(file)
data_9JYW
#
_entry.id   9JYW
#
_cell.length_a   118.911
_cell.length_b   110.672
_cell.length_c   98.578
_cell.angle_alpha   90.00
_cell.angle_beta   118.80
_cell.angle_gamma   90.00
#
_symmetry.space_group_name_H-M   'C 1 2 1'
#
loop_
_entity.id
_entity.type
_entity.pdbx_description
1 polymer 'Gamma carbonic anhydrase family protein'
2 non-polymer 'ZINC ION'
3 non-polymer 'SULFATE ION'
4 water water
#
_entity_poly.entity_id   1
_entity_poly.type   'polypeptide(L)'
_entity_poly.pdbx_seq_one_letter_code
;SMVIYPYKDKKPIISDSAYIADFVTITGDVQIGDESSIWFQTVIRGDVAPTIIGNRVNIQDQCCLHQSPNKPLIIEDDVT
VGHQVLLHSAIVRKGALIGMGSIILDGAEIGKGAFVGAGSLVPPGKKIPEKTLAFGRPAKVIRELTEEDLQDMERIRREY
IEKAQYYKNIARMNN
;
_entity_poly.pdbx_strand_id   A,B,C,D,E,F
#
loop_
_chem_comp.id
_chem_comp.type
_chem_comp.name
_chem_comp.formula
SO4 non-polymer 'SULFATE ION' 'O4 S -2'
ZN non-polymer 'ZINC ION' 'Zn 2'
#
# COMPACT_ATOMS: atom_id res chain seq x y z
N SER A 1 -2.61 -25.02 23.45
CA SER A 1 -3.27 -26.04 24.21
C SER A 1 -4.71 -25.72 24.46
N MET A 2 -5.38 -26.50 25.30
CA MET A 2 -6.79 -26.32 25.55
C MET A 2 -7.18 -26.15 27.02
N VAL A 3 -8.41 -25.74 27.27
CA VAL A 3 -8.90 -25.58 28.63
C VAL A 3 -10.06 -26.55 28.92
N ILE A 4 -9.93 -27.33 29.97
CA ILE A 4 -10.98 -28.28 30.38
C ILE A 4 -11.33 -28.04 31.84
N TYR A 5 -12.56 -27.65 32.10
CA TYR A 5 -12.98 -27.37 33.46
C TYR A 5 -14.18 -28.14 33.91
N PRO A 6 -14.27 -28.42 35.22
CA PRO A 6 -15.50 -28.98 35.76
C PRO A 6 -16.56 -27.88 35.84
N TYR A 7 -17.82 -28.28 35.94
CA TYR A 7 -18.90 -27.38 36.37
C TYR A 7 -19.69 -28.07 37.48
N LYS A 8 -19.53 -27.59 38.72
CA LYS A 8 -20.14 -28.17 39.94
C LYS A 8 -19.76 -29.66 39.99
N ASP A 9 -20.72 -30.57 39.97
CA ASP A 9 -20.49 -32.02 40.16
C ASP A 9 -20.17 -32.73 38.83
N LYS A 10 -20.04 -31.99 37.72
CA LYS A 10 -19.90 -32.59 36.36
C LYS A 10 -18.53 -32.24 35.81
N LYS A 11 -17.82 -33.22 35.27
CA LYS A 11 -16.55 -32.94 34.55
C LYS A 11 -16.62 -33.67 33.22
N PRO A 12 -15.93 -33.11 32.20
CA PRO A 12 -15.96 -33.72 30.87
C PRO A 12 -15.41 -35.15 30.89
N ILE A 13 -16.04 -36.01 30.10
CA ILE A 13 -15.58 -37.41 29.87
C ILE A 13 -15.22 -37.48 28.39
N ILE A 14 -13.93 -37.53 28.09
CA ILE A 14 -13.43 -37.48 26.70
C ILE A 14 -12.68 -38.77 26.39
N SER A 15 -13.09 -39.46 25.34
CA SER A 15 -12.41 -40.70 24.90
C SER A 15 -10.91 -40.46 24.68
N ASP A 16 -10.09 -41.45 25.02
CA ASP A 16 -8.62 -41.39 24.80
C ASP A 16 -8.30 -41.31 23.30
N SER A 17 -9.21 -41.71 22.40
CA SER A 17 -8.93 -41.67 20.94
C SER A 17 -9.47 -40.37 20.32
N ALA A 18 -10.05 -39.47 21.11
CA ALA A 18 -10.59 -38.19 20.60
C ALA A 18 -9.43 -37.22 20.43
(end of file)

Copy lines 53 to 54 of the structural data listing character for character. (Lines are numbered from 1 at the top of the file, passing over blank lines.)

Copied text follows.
N TYR A 5 -12.56 -27.65 32.10
CA TYR A 5 -12.98 -27.37 33.46